Avoid Crowded and Enclosed Spaces
Try to choose a destination with lots of open space, so you and your kids can breathe in fresh air. A bigger area with less people, like a vacation house with just you and your family, may also help make you feel more at ease while you breastfeed. You can even opt to bring your own food and drinks to avoid eating out, if you prefer.


Get a Window Seat on a Plane
If you have the option of choosing your seat, try to get the window seat. Being nestled in a corner will give you more privacy as you breastfeed your baby on a plane. If you are conscious about breastfeeding in a plane full of passengers, a seat by the window may make you more comfortable. If you are able to, try to get a seat a couple of rows away from other people for safety.

Plan Pit Stops During Road Trips
Make sure to plan pit stops on your route where you can safely and comfortably nurse your baby. By law, your baby must always be in a car seat while on a moving vehicle, so that means you cannot feed while driving. Plan ahead by marking your stopovers and how many stops you’ll need to make so you can feed your baby whenever he/she needs to eat. But while we’re still practicing social distancing, you might want to limit the number of pit stops as well to avoid going out too much and interacting closely with other people.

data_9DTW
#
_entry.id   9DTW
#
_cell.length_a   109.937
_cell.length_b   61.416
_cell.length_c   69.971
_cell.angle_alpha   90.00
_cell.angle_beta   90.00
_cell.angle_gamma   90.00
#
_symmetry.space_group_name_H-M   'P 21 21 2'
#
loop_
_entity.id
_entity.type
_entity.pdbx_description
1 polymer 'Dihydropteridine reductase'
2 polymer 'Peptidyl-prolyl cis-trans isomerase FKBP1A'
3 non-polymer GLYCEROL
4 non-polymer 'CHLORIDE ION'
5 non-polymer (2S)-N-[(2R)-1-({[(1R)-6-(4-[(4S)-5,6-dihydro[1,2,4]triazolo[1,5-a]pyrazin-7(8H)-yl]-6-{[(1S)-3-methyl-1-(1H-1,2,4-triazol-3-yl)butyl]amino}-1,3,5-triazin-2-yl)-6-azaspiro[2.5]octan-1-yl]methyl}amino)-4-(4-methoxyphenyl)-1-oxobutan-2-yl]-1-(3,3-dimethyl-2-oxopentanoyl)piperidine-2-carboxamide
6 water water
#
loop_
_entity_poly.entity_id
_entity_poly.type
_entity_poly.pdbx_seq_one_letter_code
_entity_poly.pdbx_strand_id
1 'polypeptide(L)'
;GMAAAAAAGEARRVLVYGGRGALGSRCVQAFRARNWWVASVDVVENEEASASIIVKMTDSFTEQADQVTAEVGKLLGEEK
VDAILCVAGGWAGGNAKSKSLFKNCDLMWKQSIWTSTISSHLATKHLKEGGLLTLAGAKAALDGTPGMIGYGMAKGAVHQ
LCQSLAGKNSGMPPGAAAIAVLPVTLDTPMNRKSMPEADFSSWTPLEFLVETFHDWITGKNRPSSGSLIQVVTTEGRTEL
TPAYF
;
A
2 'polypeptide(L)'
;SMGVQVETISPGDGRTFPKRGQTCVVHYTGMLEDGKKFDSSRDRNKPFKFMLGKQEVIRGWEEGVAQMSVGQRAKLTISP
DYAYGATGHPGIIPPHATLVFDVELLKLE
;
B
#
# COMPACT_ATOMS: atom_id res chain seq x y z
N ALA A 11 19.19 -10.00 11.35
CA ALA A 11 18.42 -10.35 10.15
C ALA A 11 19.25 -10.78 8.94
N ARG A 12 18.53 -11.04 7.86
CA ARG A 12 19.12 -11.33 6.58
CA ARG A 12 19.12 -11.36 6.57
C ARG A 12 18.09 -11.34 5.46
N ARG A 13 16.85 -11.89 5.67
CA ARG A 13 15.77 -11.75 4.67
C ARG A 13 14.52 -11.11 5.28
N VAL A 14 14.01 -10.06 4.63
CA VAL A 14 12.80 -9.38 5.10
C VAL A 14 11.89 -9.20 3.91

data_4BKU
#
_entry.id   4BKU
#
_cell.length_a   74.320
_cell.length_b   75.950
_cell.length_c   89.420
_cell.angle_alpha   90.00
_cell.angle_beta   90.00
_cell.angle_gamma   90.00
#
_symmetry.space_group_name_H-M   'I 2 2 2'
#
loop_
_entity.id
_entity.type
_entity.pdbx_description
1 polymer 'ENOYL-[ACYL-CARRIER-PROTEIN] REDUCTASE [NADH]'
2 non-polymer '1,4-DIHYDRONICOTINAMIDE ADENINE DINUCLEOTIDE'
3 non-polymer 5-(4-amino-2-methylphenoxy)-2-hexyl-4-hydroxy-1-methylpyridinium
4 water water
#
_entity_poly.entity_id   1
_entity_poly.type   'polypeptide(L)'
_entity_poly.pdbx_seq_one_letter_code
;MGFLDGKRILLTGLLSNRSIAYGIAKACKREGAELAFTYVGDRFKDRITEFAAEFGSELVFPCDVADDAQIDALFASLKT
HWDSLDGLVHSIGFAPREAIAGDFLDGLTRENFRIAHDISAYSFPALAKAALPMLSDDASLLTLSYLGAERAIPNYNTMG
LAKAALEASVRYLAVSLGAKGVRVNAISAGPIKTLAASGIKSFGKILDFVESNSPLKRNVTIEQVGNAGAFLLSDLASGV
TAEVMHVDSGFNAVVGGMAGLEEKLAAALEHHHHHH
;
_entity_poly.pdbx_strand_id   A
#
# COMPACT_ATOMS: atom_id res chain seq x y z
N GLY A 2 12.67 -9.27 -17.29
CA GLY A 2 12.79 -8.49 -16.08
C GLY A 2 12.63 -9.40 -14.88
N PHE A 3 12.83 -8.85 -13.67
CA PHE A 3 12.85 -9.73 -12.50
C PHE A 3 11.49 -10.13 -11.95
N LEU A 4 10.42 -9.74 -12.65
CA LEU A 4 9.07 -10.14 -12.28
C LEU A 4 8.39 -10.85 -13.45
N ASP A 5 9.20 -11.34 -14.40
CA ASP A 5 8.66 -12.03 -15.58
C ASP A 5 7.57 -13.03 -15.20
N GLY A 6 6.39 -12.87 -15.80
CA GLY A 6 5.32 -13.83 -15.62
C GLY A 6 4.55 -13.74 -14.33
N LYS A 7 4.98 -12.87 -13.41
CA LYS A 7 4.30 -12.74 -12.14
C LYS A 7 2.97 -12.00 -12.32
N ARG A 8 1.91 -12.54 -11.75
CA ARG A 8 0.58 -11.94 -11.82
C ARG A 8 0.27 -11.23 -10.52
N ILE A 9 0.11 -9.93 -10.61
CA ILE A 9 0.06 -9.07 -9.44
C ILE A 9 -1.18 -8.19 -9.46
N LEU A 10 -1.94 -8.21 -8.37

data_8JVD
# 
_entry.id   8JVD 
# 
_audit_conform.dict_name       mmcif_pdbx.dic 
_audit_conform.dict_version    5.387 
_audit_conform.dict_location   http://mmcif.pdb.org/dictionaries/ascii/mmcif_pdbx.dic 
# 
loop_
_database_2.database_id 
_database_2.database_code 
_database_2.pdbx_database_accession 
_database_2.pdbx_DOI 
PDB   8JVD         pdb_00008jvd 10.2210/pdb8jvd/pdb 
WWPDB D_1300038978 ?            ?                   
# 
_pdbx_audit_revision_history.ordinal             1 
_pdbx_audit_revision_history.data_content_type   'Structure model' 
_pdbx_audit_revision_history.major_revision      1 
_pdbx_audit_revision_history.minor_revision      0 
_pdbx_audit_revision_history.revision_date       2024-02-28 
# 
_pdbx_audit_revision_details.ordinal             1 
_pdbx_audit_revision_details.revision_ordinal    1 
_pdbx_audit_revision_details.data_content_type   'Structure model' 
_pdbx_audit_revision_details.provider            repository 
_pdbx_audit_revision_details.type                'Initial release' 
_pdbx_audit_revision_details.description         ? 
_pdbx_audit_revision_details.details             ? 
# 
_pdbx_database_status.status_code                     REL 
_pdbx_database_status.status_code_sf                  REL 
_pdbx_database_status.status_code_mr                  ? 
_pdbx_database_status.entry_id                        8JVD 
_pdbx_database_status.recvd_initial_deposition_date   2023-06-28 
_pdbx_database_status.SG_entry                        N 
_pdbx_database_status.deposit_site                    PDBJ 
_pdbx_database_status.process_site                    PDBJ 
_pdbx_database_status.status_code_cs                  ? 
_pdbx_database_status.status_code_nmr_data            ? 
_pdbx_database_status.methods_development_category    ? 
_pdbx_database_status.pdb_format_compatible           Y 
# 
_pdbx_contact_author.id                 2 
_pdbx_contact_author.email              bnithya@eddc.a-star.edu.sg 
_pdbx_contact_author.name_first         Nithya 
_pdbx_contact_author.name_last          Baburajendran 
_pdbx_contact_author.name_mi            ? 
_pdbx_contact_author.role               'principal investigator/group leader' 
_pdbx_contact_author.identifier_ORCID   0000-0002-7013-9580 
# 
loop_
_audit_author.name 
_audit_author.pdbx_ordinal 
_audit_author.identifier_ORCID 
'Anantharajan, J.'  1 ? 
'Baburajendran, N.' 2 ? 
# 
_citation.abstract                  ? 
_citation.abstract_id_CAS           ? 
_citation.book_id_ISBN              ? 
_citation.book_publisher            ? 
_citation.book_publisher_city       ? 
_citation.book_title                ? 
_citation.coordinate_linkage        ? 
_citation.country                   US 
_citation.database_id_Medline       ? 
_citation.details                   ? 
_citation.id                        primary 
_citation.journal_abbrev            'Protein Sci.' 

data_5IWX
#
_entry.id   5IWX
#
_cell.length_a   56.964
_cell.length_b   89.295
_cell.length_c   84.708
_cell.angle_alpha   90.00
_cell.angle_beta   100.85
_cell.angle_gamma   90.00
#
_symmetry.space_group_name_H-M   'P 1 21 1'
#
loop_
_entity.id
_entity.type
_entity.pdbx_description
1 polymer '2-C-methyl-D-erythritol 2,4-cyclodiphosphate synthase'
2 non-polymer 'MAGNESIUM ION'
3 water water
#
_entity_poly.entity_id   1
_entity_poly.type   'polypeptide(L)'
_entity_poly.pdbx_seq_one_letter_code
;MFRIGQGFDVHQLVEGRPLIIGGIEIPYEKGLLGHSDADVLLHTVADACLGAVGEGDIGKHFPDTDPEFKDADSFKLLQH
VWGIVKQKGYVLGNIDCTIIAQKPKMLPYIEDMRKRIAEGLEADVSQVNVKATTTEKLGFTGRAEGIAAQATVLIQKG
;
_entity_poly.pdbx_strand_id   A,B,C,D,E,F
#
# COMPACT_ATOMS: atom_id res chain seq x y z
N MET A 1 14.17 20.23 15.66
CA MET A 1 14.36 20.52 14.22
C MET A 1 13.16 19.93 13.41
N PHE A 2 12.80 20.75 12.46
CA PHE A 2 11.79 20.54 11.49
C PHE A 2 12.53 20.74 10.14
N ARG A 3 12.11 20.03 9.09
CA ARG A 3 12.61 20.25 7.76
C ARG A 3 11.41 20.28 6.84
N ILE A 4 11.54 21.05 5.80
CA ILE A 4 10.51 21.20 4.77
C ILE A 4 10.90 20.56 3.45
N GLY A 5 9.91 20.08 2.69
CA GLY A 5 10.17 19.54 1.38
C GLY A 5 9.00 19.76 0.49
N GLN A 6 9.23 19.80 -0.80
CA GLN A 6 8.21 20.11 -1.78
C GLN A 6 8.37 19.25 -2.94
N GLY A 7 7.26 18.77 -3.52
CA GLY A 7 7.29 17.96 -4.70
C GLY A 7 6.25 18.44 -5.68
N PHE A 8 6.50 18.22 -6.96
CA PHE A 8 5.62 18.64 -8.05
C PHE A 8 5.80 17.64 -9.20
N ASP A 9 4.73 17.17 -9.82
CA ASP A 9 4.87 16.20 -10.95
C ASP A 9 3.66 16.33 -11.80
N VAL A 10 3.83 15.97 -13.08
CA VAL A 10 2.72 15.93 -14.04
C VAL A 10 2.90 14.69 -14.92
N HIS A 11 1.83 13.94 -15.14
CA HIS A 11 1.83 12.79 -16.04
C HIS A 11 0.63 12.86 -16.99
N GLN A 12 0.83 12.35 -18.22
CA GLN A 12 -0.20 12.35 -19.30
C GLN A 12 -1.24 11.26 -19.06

Stick to Your Feeding Schedule as Much as You Can
Try to stick to your baby’s regular feeding schedule to avoid stress for both you and your baby. Expressing your milk regularly will also help maintain your supply. Some Moms like to feed their baby before a long car ride to make sure their baby is fed and soothed before the drive, and as mentioned, it is also recommended to nurse during takeoff and landing if you’re traveling by plane.


It Might Not Be Easy The First Time But Hang in There
Babies will cry on the plane or while on the road, and there’s nothing wrong with that. Soothe your baby by nursing or distracting him/her with toys. There’s a first time for everything, and much like getting the hang of breastfeeding at home, traveling will also take some getting used to. Don’t be too hard on yourself, Mom!


Public Breastfeeding is Acceptable in Many Countries
The world has come a long way and breastfeeding in public is widely accepted by many cultures. Several countries, including the Philippines, US, and European countries, have laws that specifically stipulate allowing Mothers to nurse their infants in public spaces. Breastfeeding is a right and you should not be ashamed to nourish your baby.

You Can Ask for Help
You’ll be traveling with companions, after all, so don’t be shy to ask for their help. There’s no harm in asking for some assistance to make the whole trip easier and more enjoyable even. Ask your husband to take turns holding your baby while on the plane or have him be the designated driver on a road trip. You can also designate your husband to cleaning and sanitizing surfaces before you sit and feed your baby. You can also ask for assistance from airport staff if you need help locating a lactation station.


Novak, Sara, Your Ultimate Guide to Traveling While Breastfeeding, August 2020.
Stump, Nasreen, Breastfeeding Tips: A Complete Guide for Travel.
Centers for Disease Control and Prevention, Travel Recommendations for Nursing Families.